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In the text book of Sutton and Barto on page 152 they introduce the n-step Tree Backup algorithm, where the tree-backup n-step return is defined via $$ G_{t:t+n} = R_{t+1} + \gamma \sum_{a \neq A_{t+1}} \pi(a | S_{t+1})Q_{t+n-1}(S_{t+1}, a) + \gamma \pi(A_{t+1}| S_{t+1})G_{t+1, t+n}. $$

Assume we have a sample of the replay buffer and its consecutive transitions $$ (S_{t}, A_{t}, R_{t+1}, S_{t+1}), (S_{t+1}, A_{t+1}, R_{t+2}, S_{t+2}), ..., (S_{t+n-1}, A_{t+n-1}, R_{t+n}, S_{t+n}). $$ Since in Deep Q-Learning, the target policy $\pi$ is usually the greedy-policy, we have $$ \pi(a|S_{t+1}) = \begin{cases} 1, & \text{if } a= argmax_{a}Q(a, S_{t+1}) \\ 0, & \text{otherwise}. \end{cases} $$ Hence, I think we would in general look only up to n-steps ahead rather than always n-steps, since the n consecutive samples from the replay buffer don't guarantee that the transitions happended according to the current policy $\pi$. Doesn't this negatively affect the agent's behavior since sometimes the target is made up of only one timestep and sometimes of several?

Thanks in advance for any help!

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  • $\begingroup$ Could you please put your main question in the title? If that doesn't seem possible (or it becomes "questions about N-step Tree Backup"), it may be a clue that you should split the question up into simpler components. Generally I think that well-presented questions about RL theory are on-topic and appreciated here, and N-step tree backup doesn't have many questions so far, so it won't matter to the site if you post two or three on a similar theme. $\endgroup$ Apr 12 at 12:14
  • $\begingroup$ @NeilSlater I updated the question. Thanks for pointing this out. $\endgroup$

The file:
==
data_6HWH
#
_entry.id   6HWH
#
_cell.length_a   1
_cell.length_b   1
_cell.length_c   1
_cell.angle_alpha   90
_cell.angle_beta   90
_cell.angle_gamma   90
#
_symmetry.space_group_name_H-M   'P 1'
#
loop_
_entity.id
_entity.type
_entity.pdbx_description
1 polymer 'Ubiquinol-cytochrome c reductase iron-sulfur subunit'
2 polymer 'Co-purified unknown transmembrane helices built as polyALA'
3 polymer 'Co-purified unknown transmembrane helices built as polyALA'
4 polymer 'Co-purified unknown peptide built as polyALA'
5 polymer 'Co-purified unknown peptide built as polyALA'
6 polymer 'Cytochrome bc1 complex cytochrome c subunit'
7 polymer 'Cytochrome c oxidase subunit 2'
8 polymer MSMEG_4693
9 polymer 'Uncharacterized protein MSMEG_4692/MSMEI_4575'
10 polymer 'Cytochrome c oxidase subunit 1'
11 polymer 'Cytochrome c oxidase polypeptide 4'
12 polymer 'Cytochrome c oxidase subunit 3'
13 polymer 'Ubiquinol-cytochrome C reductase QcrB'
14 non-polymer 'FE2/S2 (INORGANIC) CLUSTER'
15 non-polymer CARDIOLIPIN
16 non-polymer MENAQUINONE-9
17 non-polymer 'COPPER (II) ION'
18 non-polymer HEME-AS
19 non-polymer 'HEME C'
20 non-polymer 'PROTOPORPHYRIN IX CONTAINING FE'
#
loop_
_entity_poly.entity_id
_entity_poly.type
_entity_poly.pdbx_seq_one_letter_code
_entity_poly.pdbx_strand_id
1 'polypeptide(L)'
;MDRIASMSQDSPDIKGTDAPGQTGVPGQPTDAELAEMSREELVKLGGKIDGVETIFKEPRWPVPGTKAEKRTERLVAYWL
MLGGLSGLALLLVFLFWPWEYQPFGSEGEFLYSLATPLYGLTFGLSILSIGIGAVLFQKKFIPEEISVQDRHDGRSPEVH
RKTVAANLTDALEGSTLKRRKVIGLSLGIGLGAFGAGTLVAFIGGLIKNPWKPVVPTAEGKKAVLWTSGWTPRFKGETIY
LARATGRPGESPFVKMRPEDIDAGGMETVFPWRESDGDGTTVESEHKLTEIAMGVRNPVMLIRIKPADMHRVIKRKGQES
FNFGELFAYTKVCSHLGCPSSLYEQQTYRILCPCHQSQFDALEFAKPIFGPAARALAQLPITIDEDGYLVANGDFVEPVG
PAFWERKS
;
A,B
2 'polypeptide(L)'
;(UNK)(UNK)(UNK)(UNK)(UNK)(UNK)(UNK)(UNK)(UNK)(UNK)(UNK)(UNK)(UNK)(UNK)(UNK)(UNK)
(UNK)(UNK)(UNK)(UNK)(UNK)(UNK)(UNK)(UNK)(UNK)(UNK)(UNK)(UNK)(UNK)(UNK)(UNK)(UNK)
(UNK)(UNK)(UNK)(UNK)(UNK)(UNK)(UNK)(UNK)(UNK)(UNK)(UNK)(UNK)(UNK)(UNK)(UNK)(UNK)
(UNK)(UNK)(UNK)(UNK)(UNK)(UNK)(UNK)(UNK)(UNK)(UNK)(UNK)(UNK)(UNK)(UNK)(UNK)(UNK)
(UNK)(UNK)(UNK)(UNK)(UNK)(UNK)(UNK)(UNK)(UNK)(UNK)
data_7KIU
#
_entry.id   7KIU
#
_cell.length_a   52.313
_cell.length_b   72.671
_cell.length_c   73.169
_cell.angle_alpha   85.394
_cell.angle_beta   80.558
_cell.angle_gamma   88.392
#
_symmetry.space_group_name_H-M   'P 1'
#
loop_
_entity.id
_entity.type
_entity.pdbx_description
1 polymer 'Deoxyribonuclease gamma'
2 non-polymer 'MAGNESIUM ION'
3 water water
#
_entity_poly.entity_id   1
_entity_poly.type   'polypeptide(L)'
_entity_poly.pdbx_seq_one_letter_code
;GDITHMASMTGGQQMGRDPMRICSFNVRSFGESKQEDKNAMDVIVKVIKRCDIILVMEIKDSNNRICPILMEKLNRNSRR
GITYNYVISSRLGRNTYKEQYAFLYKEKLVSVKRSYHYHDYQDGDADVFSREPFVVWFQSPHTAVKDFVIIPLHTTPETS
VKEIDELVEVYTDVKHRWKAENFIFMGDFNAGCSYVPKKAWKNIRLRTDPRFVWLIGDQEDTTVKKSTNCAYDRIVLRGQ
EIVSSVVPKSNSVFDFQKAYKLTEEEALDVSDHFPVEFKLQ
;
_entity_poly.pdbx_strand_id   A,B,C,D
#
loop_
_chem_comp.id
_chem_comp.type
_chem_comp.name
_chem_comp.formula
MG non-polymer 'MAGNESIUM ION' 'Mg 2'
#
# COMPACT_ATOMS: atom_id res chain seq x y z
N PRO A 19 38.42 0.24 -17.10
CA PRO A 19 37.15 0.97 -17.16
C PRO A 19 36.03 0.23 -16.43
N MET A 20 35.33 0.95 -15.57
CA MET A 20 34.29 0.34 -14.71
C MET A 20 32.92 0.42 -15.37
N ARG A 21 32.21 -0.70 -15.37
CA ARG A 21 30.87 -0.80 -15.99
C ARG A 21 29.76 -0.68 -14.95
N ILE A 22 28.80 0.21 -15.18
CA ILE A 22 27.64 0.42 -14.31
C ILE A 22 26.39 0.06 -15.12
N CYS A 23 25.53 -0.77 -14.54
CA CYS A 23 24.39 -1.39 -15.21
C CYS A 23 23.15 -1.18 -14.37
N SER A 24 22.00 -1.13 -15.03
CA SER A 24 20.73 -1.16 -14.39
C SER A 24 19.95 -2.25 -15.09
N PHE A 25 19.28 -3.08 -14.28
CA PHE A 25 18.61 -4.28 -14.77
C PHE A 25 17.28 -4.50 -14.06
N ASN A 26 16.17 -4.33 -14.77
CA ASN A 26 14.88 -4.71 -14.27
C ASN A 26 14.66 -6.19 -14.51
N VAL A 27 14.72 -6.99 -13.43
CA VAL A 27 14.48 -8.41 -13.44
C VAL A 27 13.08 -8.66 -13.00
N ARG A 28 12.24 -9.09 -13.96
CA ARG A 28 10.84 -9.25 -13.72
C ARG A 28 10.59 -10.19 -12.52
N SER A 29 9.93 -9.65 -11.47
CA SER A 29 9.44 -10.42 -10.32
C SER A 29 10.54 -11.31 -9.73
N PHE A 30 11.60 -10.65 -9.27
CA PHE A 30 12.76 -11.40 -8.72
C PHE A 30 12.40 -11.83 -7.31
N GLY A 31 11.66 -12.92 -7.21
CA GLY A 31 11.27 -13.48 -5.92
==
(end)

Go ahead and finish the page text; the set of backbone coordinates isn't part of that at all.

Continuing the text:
– Peter
    Apr 12 at 12:34

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Hence, I think we would in general look only up to n-steps ahead rather than always n-steps, since the n consecutive samples from the replay buffer don't guarantee that the transitions happended according to the current policy $\pi$.

This is correct in general in n-step off-policy learners: Whenever exploration chooses an action that the target policy has $0$ probability of selecting, then there is nothing to learn about the target policy from that specific choice. The best you can do is take some other estimate - in TD learning that will be a bootstrap estimate taken earlier than n steps for some state-action estimates. You don't have to do this, but a bootstrap estimate is often better than throwing away the sampled experience (in off-policy Monte Carlo control, you would indeed throw away that earlier experience, and the method can still work in practice though).

It is possible to learn from time steps later than exploration, you just re-start from the new $s, a$ pair (and new count up to n). If this changes the estimate of $Q(s,a)$ so that this exploratory action is better in state $s$, then the target policy will change and what was once exploratory will become part of the target policy.

There is no way around this in off-policy value estimators.

Doesn't this negatively affect the agent's behavior since sometimes the target is made up of only one timestep and sometimes of several?

"Negatively affect" with respect to what?

The main reason for using n-step learning is to find a sweet spot between the bias inherent in bootstrap estimates - worse in TD(0) - and the variance inherent to fully sampled returns from long trajectories - worse in Monte Carlo or TD(1). This reason still applies when the steps that are full samples of experience can vary between $1$ and $n$. There will usually be a value of max $n$ (combined with specific exploration probabilities) between 1 and the full episode length that works better than either of those extremes.

It is worth noting that in the DQN "rainbow" paper, the authors add n-step returns, ignoring the theory regarding truncating with an early bootstrap. They simply store the discounted sum of rewards $r_{t+1}$ to $r_{t+n}$, plus $s_{t+n}$ for e.g. n=4 steps ahead in the experience replay table, regardless of whether the agent took an exploratory action (in addtion, any of the actions might become exploratory with respect to the target policy later because the experience replay table is effectively an offline dataset). In practice this still works better than single-step updates despite the break from theory, at least for relatively low $n$ and $\epsilon$, and the kinds of environments that DQN was developed against (Atari games).

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